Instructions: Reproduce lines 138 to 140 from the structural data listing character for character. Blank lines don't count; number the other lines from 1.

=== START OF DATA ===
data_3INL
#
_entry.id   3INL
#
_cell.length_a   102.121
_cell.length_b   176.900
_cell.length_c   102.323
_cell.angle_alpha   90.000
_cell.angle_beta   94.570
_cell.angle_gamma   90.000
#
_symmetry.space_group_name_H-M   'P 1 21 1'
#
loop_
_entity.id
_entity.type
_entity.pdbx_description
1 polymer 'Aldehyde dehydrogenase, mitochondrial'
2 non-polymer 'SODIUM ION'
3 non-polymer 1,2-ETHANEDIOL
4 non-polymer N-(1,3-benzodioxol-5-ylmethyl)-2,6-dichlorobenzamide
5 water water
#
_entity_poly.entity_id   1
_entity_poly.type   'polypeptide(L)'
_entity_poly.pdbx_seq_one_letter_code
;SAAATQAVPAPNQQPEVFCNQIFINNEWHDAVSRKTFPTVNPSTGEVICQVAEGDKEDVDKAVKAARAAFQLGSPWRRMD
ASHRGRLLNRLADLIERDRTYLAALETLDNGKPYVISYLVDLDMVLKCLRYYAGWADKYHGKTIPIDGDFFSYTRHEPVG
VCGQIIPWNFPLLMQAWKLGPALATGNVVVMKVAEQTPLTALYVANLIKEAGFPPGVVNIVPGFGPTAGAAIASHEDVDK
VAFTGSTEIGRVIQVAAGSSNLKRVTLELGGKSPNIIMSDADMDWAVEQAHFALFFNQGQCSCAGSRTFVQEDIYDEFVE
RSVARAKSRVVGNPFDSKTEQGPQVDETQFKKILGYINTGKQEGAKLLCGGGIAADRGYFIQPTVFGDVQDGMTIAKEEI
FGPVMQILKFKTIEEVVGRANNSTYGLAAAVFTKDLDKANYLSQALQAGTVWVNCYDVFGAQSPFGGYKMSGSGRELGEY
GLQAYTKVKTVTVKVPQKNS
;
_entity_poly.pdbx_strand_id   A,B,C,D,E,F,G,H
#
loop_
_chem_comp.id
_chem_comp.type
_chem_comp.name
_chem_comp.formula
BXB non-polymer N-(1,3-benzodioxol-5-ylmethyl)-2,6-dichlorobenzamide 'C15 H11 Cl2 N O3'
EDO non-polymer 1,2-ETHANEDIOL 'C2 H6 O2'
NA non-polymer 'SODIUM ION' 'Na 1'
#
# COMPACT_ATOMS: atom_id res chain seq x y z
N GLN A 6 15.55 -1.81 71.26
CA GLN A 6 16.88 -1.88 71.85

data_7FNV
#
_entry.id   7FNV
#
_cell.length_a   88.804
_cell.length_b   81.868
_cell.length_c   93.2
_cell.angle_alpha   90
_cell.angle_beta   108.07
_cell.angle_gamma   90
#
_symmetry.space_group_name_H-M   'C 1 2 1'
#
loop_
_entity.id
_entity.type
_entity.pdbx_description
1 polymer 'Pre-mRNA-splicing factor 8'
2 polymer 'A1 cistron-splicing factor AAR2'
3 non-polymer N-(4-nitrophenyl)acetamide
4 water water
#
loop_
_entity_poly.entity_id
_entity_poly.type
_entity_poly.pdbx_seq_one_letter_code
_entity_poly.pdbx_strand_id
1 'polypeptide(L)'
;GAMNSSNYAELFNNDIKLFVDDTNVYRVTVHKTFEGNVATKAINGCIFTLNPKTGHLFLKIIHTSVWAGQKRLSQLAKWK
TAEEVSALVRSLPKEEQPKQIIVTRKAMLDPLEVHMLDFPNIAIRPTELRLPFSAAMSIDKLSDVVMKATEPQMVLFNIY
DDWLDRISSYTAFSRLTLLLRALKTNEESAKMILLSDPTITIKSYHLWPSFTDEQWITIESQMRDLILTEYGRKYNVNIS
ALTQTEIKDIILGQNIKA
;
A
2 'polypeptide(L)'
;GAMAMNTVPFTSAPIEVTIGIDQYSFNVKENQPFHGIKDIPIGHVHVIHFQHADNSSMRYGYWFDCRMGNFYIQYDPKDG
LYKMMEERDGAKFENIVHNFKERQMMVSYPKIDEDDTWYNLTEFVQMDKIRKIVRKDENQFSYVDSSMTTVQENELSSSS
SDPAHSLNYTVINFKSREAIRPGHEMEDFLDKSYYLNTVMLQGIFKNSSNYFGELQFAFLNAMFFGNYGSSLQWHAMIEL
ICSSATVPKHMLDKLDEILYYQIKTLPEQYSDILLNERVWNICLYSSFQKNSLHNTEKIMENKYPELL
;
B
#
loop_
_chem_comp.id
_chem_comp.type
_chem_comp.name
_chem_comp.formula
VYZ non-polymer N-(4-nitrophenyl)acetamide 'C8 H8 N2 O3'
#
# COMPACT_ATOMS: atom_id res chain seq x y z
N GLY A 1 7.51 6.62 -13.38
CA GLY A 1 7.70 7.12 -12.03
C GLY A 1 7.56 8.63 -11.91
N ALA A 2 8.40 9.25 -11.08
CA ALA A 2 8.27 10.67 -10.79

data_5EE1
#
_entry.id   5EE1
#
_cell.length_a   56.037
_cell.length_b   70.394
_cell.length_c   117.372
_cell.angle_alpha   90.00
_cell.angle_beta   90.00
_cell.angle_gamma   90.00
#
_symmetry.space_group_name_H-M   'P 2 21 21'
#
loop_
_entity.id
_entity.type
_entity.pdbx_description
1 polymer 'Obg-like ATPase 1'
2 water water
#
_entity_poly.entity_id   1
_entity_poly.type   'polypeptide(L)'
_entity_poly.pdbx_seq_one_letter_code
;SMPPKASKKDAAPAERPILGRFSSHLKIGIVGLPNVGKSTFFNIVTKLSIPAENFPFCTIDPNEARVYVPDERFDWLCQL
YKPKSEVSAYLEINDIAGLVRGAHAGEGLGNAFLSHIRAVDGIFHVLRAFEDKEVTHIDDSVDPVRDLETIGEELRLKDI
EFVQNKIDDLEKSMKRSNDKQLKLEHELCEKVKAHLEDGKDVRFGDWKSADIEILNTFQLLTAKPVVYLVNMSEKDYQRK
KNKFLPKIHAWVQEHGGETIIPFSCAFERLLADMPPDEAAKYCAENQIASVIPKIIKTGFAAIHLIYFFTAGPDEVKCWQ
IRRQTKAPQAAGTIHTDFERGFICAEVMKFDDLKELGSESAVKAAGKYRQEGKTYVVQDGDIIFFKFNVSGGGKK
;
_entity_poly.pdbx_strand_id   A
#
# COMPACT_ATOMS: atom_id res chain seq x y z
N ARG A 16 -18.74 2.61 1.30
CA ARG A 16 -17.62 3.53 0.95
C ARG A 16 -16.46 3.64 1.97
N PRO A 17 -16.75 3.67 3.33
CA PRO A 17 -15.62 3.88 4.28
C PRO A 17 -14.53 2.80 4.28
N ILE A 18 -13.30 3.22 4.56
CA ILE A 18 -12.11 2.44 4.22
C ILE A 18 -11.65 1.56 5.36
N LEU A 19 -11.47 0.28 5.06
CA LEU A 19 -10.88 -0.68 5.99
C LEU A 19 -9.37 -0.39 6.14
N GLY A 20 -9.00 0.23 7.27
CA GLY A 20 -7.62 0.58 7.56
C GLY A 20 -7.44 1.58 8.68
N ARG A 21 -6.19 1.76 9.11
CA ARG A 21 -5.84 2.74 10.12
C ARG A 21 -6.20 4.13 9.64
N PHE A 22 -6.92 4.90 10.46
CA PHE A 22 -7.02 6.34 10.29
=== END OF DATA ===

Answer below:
C ARG A 16 -16.46 3.64 1.97
N PRO A 17 -16.75 3.67 3.33
CA PRO A 17 -15.62 3.88 4.28